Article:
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[attachment=37336][attachment=37337][attachment=37338]Being vertically challenged, I'm very interested in this "modification" as long as it is a properly constructed belt system. My problem is that I bought a 3 point front belt system from NPD and was very dissatisfied with it for several reasons and took it back. Typical of other brands as well, the center lap belt portion that is screwed to the trans tunnel, is too short. With my drivers seat position, the buckle ended up on the side of the seat itself. OK for the taller driver as the seat would be back further. Another bad point was the buckle sold (at the time by NPD) was the lift-latch type, not correct on our cars, but still sold for the 71-73's. One more irritating concern that the guys at Seat Belt Solutions in Florida could not seem to grasp was the fact that the webbing coming over the shoulder took a twist, rubbing the neck and looking like crap.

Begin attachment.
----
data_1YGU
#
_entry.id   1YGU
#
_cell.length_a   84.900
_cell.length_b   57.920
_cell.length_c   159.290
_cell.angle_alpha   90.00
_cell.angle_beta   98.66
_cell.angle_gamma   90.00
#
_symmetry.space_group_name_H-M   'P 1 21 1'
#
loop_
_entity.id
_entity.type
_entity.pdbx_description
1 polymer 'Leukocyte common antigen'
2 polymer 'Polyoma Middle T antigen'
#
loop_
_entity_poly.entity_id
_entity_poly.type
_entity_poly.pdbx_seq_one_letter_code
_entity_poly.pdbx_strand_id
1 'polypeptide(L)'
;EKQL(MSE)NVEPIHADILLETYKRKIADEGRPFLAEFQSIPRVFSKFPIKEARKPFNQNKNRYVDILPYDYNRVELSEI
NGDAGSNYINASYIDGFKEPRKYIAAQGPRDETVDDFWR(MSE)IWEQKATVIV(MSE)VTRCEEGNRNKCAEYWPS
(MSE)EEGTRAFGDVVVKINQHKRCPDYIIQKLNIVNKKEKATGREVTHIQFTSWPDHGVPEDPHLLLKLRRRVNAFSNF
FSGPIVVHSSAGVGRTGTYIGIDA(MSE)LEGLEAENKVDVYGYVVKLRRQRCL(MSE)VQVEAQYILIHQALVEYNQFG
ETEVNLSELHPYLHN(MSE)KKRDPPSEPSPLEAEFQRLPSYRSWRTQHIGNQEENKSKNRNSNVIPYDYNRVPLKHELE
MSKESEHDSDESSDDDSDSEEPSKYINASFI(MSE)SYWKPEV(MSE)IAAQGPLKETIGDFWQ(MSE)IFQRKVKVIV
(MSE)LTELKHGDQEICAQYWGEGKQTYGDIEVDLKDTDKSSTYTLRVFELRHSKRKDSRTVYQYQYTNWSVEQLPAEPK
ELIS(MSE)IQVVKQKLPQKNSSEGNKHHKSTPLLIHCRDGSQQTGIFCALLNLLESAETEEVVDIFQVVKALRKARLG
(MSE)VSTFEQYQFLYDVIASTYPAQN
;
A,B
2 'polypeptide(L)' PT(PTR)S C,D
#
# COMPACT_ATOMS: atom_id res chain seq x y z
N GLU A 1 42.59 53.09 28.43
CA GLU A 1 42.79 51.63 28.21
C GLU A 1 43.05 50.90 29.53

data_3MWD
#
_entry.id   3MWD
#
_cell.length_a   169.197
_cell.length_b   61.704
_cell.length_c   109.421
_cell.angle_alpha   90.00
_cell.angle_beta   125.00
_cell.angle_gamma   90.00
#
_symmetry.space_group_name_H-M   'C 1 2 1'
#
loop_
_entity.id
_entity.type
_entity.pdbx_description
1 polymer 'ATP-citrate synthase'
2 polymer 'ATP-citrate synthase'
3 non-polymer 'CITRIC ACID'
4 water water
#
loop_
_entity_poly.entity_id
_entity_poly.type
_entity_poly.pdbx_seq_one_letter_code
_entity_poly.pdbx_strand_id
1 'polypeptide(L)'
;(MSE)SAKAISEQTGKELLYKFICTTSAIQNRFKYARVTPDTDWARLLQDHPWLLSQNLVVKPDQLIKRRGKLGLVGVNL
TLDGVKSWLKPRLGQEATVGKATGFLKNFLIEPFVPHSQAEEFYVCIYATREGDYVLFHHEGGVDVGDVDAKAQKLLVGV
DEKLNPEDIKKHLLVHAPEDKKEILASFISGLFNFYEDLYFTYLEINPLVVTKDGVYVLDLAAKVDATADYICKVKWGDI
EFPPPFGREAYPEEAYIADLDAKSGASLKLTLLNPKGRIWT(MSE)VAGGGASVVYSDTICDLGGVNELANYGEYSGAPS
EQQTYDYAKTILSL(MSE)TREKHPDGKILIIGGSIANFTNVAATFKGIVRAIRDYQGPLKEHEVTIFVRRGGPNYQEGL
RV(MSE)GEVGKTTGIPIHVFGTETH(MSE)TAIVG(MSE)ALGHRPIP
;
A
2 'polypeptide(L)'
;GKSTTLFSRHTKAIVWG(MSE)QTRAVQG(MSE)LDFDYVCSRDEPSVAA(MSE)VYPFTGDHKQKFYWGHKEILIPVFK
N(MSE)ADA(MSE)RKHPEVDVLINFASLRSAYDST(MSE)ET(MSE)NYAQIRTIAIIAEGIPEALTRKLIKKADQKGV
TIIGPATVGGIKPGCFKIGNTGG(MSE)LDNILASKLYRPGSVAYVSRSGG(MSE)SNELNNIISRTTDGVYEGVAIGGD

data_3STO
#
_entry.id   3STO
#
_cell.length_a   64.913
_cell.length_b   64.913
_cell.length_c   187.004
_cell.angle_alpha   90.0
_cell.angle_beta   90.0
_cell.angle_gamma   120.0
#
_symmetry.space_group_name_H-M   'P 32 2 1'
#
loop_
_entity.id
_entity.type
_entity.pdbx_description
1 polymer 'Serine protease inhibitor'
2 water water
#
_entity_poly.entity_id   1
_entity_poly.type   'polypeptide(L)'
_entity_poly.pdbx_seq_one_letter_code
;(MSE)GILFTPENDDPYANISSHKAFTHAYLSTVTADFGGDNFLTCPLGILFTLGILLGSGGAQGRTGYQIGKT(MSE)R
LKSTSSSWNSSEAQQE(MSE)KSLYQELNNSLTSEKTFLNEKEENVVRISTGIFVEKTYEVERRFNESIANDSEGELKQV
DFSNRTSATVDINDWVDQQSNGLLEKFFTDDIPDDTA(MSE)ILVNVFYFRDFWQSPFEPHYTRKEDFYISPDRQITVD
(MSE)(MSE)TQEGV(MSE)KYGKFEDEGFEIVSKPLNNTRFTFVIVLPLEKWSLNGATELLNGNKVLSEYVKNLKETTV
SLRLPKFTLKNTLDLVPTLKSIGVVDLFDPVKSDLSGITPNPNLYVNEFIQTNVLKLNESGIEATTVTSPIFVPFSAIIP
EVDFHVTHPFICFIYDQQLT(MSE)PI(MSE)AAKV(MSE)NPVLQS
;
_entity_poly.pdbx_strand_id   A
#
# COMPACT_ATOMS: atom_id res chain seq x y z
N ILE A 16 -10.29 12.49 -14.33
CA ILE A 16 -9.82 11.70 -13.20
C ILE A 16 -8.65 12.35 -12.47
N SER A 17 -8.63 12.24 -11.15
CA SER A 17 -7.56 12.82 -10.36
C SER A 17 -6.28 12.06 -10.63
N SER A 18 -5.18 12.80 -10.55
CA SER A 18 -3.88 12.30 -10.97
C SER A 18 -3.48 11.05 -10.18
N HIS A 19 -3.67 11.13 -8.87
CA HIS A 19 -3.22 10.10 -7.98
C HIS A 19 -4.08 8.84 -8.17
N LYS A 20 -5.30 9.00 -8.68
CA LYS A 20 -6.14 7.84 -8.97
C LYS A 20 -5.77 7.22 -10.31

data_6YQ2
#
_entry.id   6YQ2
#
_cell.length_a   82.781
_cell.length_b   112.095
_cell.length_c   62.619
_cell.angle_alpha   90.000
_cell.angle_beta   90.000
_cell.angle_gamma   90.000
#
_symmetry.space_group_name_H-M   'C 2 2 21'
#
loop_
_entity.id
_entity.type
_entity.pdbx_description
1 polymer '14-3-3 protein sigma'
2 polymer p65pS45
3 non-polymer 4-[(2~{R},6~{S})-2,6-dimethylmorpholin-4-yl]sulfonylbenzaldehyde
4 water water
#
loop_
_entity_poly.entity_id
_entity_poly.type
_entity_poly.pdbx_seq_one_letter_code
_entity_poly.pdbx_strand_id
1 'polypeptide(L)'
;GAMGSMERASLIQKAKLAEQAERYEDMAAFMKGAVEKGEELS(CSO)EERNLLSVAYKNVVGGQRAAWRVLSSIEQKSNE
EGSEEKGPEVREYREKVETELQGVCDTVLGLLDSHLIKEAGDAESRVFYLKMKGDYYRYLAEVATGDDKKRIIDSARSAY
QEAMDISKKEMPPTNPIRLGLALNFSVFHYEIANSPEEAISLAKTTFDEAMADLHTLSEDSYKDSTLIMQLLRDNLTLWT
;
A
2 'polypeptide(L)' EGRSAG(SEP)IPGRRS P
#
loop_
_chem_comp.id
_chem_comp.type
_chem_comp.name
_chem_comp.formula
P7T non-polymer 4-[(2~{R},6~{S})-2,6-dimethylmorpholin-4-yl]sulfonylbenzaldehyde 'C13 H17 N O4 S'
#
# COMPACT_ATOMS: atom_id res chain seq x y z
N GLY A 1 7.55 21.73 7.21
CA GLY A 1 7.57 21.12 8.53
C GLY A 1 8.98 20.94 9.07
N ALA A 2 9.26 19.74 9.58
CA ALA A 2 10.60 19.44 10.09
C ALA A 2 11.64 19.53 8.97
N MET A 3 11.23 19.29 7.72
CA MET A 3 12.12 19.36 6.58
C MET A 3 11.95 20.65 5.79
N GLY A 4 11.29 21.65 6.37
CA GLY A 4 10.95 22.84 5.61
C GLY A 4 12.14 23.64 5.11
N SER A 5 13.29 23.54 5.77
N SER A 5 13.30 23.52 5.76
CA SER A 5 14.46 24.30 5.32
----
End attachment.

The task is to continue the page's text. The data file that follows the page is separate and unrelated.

I rolled the web in the shoulder bracket and the latch to remove said twist, except then the lap belt attachment bar where it connects with the retractor bolt, has a bend that is supposed to angle the lap belt toward the seat, but now faced outward and hit the door. If that bend was the other way, the belt would at least fit straight with no twist. My point here is I want to buy another set of 3 point belts for safety and comfort, but I don't want to have to the hassle. Has anyone else tried to install 3 point belts and had a problem with unwanted twists that look just wrong and does another manufacturer have belts that do not have this twist??